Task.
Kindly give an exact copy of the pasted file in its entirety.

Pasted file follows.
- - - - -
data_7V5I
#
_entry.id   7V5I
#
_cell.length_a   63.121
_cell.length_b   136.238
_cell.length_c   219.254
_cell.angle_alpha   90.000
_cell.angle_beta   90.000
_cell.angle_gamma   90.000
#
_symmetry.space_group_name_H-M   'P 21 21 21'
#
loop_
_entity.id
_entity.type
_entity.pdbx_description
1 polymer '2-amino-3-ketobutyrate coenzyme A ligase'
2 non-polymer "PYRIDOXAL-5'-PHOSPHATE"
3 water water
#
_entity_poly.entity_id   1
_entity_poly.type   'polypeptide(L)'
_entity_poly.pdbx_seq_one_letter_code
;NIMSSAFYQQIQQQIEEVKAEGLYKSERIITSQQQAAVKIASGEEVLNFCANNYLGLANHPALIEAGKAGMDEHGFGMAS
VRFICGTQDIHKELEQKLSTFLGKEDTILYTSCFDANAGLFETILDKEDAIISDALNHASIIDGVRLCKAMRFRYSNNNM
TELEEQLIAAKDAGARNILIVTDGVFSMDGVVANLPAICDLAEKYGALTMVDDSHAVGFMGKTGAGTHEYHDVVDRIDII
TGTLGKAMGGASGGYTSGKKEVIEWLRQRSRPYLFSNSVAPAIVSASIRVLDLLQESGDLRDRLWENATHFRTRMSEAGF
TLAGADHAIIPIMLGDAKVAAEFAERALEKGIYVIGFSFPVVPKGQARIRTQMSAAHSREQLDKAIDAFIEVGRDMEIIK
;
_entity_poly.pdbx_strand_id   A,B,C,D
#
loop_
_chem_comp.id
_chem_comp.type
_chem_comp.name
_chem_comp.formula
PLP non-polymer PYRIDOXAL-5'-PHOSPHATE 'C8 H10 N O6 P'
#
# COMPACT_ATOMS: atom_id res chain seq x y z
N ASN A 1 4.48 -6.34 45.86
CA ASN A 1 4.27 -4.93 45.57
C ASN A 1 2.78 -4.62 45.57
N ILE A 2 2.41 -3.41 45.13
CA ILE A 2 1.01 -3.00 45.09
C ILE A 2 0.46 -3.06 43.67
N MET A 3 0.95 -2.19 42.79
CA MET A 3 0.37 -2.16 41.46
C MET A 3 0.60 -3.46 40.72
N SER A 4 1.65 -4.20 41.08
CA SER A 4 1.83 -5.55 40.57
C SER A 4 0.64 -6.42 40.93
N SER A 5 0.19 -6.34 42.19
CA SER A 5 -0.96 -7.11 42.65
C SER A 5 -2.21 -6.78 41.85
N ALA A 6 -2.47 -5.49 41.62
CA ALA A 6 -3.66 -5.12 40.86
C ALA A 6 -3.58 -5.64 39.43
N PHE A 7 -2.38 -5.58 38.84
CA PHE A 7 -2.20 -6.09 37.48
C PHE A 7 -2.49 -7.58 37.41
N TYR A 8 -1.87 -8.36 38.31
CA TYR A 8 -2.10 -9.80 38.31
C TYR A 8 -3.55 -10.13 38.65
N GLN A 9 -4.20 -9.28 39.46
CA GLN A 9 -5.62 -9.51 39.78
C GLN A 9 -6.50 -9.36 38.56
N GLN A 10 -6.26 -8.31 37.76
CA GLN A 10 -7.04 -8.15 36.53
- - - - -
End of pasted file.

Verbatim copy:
data_7V5I
#
_entry.id   7V5I
#
_cell.length_a   63.121
_cell.length_b   136.238
_cell.length_c   219.254
_cell.angle_alpha   90.000
_cell.angle_beta   90.000
_cell.angle_gamma   90.000
#
_symmetry.space_group_name_H-M   'P 21 21 21'
#
loop_
_entity.id
_entity.type
_entity.pdbx_description
1 polymer '2-amino-3-ketobutyrate coenzyme A ligase'
2 non-polymer "PYRIDOXAL-5'-PHOSPHATE"
3 water water
#
_entity_poly.entity_id   1
_entity_poly.type   'polypeptide(L)'
_entity_poly.pdbx_seq_one_letter_code
;NIMSSAFYQQIQQQIEEVKAEGLYKSERIITSQQQAAVKIASGEEVLNFCANNYLGLANHPALIEAGKAGMDEHGFGMAS
VRFICGTQDIHKELEQKLSTFLGKEDTILYTSCFDANAGLFETILDKEDAIISDALNHASIIDGVRLCKAMRFRYSNNNM
TELEEQLIAAKDAGARNILIVTDGVFSMDGVVANLPAICDLAEKYGALTMVDDSHAVGFMGKTGAGTHEYHDVVDRIDII
TGTLGKAMGGASGGYTSGKKEVIEWLRQRSRPYLFSNSVAPAIVSASIRVLDLLQESGDLRDRLWENATHFRTRMSEAGF
TLAGADHAIIPIMLGDAKVAAEFAERALEKGIYVIGFSFPVVPKGQARIRTQMSAAHSREQLDKAIDAFIEVGRDMEIIK
;
_entity_poly.pdbx_strand_id   A,B,C,D
#
loop_
_chem_comp.id
_chem_comp.type
_chem_comp.name
_chem_comp.formula
PLP non-polymer PYRIDOXAL-5'-PHOSPHATE 'C8 H10 N O6 P'
#
# COMPACT_ATOMS: atom_id res chain seq x y z
N ASN A 1 4.48 -6.34 45.86
CA ASN A 1 4.27 -4.93 45.57
C ASN A 1 2.78 -4.62 45.57
N ILE A 2 2.41 -3.41 45.13
CA ILE A 2 1.01 -3.00 45.09
C ILE A 2 0.46 -3.06 43.67
N MET A 3 0.95 -2.19 42.79
CA MET A 3 0.37 -2.16 41.46
C MET A 3 0.60 -3.46 40.72
N SER A 4 1.65 -4.20 41.08
CA SER A 4 1.83 -5.55 40.57
C SER A 4 0.64 -6.42 40.93
N SER A 5 0.19 -6.34 42.19
CA SER A 5 -0.96 -7.11 42.65
C SER A 5 -2.21 -6.78 41.85
N ALA A 6 -2.47 -5.49 41.62
CA ALA A 6 -3.66 -5.12 40.86
C ALA A 6 -3.58 -5.64 39.43
N PHE A 7 -2.38 -5.58 38.84
CA PHE A 7 -2.20 -6.09 37.48
C PHE A 7 -2.49 -7.58 37.41
N TYR A 8 -1.87 -8.36 38.31
CA TYR A 8 -2.10 -9.80 38.31
C TYR A 8 -3.55 -10.13 38.65
N GLN A 9 -4.20 -9.28 39.46
CA GLN A 9 -5.62 -9.51 39.78
C GLN A 9 -6.50 -9.36 38.56
N GLN A 10 -6.26 -8.31 37.76
CA GLN A 10 -7.04 -8.15 36.53